Skip to main content

26 books challenge, new tool

I learned how to use a new tool today - the Pixlr Online Photo Editor.  It popped up as a connected app when I tried to open an image file in Google Drive.

For a free tool, it worked well enough to suit my needs.  It occasionally frustrated me by having windows pop up in a place where I couldn't access the "ok" button to complete a task, but in the end, I accomplished what I wanted, which was to add the titles and authors of the books I'd read for the 2016 "Bringing Up Burns" reading challenge. You can check out other peoples' choices by following #26BooksWithBringingUpBurns on Instagram or Twitter.


Popular posts from this blog

The good on Twitter...

There is a lot of negativity on Twitter and other social media platforms right now, thanks to the change of power in the US, and controversial appointments to high-level government positions.  This will not be a political rant... I am choosing to focus, instead, on the good things I've seen on Twitter today.
Very useful, interesting site to promote problem solving, communication & critical thinking. #mathed — Jim Cash (@cashjim) January 23, 2017 This tweet from @cashjim led me to, and though I haven't taught mathematics in years, as a science teacher, mathematics still crops up in some topics so I thought I'd explore.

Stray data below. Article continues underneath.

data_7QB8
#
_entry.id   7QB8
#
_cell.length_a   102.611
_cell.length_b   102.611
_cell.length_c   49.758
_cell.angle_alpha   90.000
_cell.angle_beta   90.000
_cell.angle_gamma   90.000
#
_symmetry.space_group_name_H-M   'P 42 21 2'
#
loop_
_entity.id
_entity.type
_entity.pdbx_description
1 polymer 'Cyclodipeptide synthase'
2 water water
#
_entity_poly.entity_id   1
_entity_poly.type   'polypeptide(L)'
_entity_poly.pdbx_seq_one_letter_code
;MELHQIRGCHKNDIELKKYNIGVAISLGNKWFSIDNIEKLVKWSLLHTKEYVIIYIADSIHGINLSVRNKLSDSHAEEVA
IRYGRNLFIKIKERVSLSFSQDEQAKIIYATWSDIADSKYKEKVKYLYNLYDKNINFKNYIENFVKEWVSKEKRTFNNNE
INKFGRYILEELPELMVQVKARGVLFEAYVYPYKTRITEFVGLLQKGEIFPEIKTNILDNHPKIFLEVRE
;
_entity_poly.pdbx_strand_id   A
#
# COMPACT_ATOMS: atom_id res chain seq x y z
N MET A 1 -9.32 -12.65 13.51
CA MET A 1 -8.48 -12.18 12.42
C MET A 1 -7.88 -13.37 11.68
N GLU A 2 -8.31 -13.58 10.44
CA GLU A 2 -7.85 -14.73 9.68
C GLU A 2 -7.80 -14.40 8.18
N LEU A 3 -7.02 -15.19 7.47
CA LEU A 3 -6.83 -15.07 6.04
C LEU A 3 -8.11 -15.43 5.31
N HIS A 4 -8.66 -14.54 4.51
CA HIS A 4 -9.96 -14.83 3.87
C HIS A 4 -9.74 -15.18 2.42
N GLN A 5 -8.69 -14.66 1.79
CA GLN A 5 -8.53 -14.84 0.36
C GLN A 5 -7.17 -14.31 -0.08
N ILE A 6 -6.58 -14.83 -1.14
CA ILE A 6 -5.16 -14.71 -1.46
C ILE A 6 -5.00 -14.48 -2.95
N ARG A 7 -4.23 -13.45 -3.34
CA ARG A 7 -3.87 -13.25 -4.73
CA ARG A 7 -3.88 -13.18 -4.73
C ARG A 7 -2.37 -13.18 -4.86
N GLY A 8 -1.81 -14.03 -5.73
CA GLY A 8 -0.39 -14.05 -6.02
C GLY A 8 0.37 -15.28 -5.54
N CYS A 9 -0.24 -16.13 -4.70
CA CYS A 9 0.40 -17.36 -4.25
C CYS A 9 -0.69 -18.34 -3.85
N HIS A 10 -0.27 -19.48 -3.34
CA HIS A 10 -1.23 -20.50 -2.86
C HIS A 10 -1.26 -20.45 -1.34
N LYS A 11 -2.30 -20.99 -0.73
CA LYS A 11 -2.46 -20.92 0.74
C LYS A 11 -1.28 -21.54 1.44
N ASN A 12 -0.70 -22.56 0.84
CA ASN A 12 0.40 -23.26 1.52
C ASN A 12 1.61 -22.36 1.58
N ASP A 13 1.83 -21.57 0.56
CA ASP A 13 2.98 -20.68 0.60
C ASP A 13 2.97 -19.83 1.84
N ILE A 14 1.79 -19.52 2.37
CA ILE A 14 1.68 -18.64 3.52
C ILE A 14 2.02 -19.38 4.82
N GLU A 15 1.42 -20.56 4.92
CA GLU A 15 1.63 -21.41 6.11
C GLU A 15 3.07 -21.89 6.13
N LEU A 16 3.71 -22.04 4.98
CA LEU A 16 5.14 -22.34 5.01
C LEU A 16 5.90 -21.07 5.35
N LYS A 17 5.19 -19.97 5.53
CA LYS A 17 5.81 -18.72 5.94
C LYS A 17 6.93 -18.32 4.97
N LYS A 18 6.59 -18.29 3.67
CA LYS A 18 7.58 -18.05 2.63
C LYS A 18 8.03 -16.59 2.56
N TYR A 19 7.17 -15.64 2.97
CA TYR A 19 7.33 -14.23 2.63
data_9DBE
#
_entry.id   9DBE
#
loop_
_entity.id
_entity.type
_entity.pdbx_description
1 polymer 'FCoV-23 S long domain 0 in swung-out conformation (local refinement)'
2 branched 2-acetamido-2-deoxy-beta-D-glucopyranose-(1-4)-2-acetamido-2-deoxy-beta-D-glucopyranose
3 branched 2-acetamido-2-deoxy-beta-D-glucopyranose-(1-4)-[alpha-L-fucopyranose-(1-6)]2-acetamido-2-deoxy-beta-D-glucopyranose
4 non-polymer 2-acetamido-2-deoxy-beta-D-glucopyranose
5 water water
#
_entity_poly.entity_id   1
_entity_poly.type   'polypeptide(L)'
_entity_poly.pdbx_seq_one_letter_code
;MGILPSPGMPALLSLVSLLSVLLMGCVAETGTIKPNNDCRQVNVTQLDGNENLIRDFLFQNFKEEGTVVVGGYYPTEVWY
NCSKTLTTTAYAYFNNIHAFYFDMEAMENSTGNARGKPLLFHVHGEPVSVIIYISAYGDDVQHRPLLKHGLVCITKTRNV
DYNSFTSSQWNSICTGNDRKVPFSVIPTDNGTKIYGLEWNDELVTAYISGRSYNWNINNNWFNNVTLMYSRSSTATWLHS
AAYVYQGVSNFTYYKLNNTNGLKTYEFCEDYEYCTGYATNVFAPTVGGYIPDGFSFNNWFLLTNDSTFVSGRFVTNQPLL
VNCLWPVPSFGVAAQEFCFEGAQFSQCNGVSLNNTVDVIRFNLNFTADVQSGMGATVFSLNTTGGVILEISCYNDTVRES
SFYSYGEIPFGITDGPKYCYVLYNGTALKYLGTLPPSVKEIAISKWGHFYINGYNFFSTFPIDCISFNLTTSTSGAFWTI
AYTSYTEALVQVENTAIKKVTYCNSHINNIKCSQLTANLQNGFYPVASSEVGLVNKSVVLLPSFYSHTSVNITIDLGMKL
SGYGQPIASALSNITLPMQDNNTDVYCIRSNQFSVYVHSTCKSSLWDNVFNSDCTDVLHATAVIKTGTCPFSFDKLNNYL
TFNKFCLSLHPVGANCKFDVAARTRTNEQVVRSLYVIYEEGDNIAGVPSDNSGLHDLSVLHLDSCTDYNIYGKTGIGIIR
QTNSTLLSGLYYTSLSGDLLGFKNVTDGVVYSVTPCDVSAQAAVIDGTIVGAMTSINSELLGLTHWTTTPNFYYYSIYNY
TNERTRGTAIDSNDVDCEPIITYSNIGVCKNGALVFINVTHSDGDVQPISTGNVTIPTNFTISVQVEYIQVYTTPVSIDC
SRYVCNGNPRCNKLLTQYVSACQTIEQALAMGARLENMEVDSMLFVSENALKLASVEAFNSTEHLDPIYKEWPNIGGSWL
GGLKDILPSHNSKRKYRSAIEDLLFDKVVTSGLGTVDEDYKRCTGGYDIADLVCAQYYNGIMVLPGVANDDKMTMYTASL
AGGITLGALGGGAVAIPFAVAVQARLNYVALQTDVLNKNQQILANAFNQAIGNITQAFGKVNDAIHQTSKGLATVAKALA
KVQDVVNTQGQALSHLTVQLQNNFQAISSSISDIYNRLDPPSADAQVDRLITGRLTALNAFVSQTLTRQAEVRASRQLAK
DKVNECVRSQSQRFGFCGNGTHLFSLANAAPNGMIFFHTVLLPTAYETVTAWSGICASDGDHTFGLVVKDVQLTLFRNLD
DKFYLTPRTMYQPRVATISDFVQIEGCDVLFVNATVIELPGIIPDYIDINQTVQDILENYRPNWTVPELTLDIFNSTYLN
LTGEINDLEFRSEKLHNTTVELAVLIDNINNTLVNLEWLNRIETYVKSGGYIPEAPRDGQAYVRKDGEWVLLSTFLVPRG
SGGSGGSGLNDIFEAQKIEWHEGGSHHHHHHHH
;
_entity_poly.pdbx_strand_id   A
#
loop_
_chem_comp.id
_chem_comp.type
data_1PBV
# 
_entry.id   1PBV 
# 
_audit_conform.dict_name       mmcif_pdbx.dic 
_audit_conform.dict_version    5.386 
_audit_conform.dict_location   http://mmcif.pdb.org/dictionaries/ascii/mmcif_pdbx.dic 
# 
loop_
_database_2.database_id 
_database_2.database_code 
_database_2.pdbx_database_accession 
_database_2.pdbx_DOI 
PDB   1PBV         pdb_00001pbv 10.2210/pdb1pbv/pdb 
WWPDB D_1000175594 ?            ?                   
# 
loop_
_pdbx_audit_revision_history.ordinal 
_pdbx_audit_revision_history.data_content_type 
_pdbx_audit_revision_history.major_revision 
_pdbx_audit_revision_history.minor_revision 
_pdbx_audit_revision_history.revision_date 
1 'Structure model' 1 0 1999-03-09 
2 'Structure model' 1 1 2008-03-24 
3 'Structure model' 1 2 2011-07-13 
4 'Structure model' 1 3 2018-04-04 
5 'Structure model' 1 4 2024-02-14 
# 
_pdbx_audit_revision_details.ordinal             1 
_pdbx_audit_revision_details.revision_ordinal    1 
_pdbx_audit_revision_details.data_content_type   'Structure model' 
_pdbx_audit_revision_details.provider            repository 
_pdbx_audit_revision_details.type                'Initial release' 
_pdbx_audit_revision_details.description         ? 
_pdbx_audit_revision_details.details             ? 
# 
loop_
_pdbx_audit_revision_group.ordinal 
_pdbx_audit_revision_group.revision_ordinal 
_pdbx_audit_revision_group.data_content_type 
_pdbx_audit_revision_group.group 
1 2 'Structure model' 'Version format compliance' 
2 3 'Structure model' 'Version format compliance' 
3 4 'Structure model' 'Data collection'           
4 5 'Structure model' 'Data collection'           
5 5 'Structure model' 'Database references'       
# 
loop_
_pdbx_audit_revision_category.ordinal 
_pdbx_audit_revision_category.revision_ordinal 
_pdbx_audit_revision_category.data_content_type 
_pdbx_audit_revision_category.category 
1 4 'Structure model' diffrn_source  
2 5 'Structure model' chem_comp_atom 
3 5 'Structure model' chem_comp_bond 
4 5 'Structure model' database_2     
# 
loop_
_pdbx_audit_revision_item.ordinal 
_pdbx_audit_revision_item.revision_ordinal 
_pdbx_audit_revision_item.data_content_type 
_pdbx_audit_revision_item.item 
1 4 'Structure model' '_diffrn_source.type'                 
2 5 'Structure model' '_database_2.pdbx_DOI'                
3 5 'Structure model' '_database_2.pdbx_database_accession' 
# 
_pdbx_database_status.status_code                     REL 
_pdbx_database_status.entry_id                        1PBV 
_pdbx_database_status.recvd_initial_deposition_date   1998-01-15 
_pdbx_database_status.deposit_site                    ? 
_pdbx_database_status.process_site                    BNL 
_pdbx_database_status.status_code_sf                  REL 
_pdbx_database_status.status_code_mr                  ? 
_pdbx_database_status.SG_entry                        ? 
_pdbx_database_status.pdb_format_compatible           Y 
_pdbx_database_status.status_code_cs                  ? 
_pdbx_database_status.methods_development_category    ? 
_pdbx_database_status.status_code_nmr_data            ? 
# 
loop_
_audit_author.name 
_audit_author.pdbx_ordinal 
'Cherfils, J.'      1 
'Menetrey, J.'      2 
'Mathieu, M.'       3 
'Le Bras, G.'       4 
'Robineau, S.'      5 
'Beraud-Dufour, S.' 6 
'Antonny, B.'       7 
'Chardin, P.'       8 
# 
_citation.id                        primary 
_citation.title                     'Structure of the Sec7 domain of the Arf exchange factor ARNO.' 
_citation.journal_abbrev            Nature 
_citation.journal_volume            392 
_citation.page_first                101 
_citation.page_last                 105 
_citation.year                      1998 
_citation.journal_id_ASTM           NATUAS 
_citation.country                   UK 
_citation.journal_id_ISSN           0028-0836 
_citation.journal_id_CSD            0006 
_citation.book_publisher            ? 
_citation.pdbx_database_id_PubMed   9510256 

In particular, I like this one on statistics and thought before I used it with students, maybe I should review (or actually learn for the first time) what a boxplot is.  I did a statistics course in my third year at university, but what I remember most from that class is s…

No buses... so now what?

For the second time in as many weeks (both Tuesdays, I might add...) we've had buses cancelled due to inclement weather.  Sometimes, these days can be a blessing, as when a number of students are bussed in, we have few in the building and it may be an opportunity to catch up on paperwork, the dreaded grading that we all try to minimize and still manage to collect too much of... but this close to January exams, I'd rather be able to work with my students and help them study and review the semester's content.

I had 4 students in my grade 11 class, and we took up the answers to the genetics problems test they wrote last week.  One student in grade 12?  He's taking samples from the lab we set up yesterday (using dialysis tubing to model the small intestine) so the next class can use the equipment tomorrow.

What about me?  Did I make good use of my time?  I copied my grade 11 exam and delivered it to the main office for safe-keeping until my students write it next week.  I…